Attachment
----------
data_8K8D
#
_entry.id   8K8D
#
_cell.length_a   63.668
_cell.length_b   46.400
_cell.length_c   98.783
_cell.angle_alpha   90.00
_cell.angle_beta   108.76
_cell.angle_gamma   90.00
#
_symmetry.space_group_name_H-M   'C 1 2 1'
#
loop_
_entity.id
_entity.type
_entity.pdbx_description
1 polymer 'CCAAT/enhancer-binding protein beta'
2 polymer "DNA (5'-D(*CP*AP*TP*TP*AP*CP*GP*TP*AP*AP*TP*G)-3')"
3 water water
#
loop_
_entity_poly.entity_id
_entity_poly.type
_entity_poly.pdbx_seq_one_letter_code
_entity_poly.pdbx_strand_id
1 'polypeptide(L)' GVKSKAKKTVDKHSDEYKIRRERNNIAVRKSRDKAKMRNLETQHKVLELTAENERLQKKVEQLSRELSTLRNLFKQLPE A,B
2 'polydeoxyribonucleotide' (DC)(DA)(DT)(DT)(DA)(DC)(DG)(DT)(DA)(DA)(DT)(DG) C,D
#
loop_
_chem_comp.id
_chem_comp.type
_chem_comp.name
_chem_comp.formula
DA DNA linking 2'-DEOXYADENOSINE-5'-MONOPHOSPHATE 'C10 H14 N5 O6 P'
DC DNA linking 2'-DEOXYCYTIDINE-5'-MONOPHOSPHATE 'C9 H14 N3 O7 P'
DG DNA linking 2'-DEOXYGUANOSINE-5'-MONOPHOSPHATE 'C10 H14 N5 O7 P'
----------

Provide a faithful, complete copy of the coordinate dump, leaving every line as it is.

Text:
data_8K8D
#
_entry.id   8K8D
#
_cell.length_a   63.668
_cell.length_b   46.400
_cell.length_c   98.783
_cell.angle_alpha   90.00
_cell.angle_beta   108.76
_cell.angle_gamma   90.00
#
_symmetry.space_group_name_H-M   'C 1 2 1'
#
loop_
_entity.id
_entity.type
_entity.pdbx_description
1 polymer 'CCAAT/enhancer-binding protein beta'
2 polymer "DNA (5'-D(*CP*AP*TP*TP*AP*CP*GP*TP*AP*AP*TP*G)-3')"
3 water water
#
loop_
_entity_poly.entity_id
_entity_poly.type
_entity_poly.pdbx_seq_one_letter_code
_entity_poly.pdbx_strand_id
1 'polypeptide(L)' GVKSKAKKTVDKHSDEYKIRRERNNIAVRKSRDKAKMRNLETQHKVLELTAENERLQKKVEQLSRELSTLRNLFKQLPE A,B
2 'polydeoxyribonucleotide' (DC)(DA)(DT)(DT)(DA)(DC)(DG)(DT)(DA)(DA)(DT)(DG) C,D
#
loop_
_chem_comp.id
_chem_comp.type
_chem_comp.name
_chem_comp.formula
DA DNA linking 2'-DEOXYADENOSINE-5'-MONOPHOSPHATE 'C10 H14 N5 O6 P'
DC DNA linking 2'-DEOXYCYTIDINE-5'-MONOPHOSPHATE 'C9 H14 N3 O7 P'
DG DNA linking 2'-DEOXYGUANOSINE-5'-MONOPHOSPHATE 'C10 H14 N5 O7 P'